The white heat of technology

By TDF |  No Comments  |  Posted: August 23, 2011
Topics/Categories: EDA - ESL  |  Tags:  | Organizations:

We report from National Instruments’ annual user conference, NIWeek 2011, held in a sizzling Austin last month.

NIWeek 2011, the National Instruments (NI) user event, took place amid an Austin heat wave, but did not need the 100 degree-temperatures to draw attendees inside the city’s convention center to the hundreds of technical sessions on offer.

NI is expanding rapidly beyond its traditional role as a test and measurement (T&M) company, although the market remains a massively important part of its income. In particular, the company is among those making a strong bid for a slice of the burgeoning embedded systems market.

Indeed, what makes NIWeek an impossible event to encompass in full is the way in which the company’s T&M and embedded activities have combined so that it now participates in so many different industries.

For example, the company’s reconfigurable I/O boards—the compact and single-board RIO series—are reaching out into control, medical, robotics, military, and aerospace markets and more beyond that. Elsewhere, NI technology continues to play a key role in the Lego Mindstorms kits that are helping to engender more K-12 interest in science and technology while also underpinning the mission control center for entrepreneur Elon Musk’s SpaceX private space travel project.

Or putting it another way, ‘tentpole’ exhibits on the show floor included a spaceship, a drag racer and a real-world spin on Angry Birds!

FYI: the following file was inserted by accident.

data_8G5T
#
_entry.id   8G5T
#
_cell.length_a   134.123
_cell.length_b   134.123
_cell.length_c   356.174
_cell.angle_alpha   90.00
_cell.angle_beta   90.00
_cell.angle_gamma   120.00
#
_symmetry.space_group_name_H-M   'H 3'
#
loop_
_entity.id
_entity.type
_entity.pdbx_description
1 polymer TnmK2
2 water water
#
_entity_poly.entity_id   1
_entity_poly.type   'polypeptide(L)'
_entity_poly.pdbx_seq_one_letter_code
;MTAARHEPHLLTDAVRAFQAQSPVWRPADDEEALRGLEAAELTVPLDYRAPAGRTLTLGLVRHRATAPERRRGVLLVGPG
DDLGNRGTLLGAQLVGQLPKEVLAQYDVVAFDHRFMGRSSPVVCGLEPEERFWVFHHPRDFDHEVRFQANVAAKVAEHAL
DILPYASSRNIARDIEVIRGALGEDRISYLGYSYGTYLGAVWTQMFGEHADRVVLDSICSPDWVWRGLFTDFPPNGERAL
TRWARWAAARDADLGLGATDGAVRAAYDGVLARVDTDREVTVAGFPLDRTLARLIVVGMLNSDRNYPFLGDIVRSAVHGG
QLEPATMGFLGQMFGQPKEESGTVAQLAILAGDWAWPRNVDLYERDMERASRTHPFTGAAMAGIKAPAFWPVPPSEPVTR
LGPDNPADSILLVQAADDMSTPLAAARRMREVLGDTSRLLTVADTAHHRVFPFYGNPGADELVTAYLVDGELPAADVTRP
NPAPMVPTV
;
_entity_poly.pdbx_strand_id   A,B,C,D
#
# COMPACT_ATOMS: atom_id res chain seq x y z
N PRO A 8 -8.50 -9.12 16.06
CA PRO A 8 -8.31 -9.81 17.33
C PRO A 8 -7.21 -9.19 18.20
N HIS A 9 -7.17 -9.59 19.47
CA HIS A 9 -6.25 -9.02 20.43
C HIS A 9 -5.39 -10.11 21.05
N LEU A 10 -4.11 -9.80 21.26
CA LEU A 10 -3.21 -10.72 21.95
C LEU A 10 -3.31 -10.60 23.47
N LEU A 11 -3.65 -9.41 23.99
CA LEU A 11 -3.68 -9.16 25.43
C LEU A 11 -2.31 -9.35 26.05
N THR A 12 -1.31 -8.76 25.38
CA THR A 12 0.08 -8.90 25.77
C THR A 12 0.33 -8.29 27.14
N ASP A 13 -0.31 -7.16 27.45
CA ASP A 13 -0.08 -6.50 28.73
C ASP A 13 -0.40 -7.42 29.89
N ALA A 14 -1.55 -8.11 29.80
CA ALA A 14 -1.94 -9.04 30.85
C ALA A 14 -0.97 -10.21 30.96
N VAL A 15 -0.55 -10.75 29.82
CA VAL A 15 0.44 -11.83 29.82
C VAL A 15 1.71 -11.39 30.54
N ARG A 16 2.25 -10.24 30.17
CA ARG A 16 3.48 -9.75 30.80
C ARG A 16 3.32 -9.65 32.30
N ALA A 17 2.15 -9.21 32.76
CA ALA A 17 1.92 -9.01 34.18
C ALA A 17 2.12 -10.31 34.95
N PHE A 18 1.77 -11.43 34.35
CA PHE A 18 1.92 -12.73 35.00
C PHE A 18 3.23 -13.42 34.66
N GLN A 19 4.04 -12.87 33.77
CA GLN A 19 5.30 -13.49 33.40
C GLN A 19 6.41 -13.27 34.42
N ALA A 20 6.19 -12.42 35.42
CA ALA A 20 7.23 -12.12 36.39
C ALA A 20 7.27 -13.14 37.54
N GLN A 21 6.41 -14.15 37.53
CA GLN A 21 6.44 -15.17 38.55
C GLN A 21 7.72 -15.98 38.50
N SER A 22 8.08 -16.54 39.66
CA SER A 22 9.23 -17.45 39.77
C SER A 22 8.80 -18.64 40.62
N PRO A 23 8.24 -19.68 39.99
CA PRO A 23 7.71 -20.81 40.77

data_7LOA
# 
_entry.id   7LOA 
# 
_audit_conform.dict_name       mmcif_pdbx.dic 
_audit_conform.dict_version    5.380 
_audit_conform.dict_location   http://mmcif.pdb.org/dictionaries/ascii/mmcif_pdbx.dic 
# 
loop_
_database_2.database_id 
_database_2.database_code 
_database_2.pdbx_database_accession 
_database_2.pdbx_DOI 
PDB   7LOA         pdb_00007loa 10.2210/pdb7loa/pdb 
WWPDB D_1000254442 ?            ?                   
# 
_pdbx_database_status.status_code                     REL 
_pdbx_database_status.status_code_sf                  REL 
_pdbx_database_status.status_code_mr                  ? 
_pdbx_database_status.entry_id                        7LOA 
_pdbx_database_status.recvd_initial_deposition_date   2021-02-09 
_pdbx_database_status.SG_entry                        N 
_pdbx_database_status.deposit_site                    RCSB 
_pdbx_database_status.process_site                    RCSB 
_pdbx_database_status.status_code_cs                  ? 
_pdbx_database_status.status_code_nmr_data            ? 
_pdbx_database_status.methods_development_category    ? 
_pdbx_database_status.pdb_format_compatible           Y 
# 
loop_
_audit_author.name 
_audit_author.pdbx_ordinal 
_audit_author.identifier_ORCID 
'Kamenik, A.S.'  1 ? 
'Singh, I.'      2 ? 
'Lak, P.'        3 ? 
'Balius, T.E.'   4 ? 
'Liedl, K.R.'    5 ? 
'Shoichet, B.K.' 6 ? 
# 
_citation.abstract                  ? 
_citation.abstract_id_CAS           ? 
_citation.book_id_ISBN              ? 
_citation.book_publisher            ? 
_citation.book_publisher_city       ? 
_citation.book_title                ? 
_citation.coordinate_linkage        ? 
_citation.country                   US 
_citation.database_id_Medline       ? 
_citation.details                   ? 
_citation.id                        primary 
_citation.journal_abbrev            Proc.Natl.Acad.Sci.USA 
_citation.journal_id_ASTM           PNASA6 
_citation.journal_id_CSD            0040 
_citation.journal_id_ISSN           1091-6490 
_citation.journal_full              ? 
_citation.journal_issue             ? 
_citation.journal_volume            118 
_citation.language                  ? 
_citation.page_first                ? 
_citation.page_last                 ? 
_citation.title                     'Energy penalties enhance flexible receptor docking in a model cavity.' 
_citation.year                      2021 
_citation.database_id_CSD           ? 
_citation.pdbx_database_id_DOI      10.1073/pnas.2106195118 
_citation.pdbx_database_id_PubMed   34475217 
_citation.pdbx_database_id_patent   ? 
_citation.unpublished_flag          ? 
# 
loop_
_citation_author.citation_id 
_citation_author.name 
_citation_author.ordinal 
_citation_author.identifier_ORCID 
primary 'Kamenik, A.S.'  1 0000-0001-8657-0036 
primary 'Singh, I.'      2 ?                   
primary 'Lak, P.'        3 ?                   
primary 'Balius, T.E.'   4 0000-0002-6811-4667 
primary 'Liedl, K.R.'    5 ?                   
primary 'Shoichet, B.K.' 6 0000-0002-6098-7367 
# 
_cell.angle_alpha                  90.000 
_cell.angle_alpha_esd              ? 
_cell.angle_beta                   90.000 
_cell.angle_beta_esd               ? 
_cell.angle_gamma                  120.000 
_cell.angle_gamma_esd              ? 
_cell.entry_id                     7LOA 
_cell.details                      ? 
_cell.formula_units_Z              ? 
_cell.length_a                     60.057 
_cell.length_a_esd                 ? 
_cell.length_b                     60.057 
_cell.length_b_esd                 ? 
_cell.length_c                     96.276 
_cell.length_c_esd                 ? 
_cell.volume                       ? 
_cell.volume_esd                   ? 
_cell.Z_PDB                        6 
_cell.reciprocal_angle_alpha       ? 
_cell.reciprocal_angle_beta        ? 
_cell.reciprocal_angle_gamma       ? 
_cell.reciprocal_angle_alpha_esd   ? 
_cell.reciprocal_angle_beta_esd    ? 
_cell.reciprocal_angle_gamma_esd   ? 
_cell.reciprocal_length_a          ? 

Then there is LabVIEW, NI’s graphical system design software that has grown and grown in usage and which this year celebrated its silver anniversary. That’s a huge credit to Jeff Kodosky, its inventor and NI business and technology fellow. So was the fact that he attributed the software’s potential usefulness in today’s multicore era to “pure dumb luck”.

So, no excuses here for saying that these are just a few highlights, announcements and trends that caught our eye away from the August Texas heat wave.

Bread and butter

NI made a number of interesting announcements in the T&M arena. Indeed one of the products that it placed front and center during the opening keynote was its latest RF vector signal analyzer within its PXIe (PCI eXtensions for Instrumentation) family.

The PXIe-5665 includes much that you would expect. So, it has excellent phase noise and dynamic range, regardless of form factor and including traditional rack-and-stack instrumentation. Beyond that, it offers peer-to-peer data streaming for signal processing and a flexible multiple input, multiple output (MIMO) architecture for phase-coherent measurements. The key factor, though, is that it extends into the 14GHz range.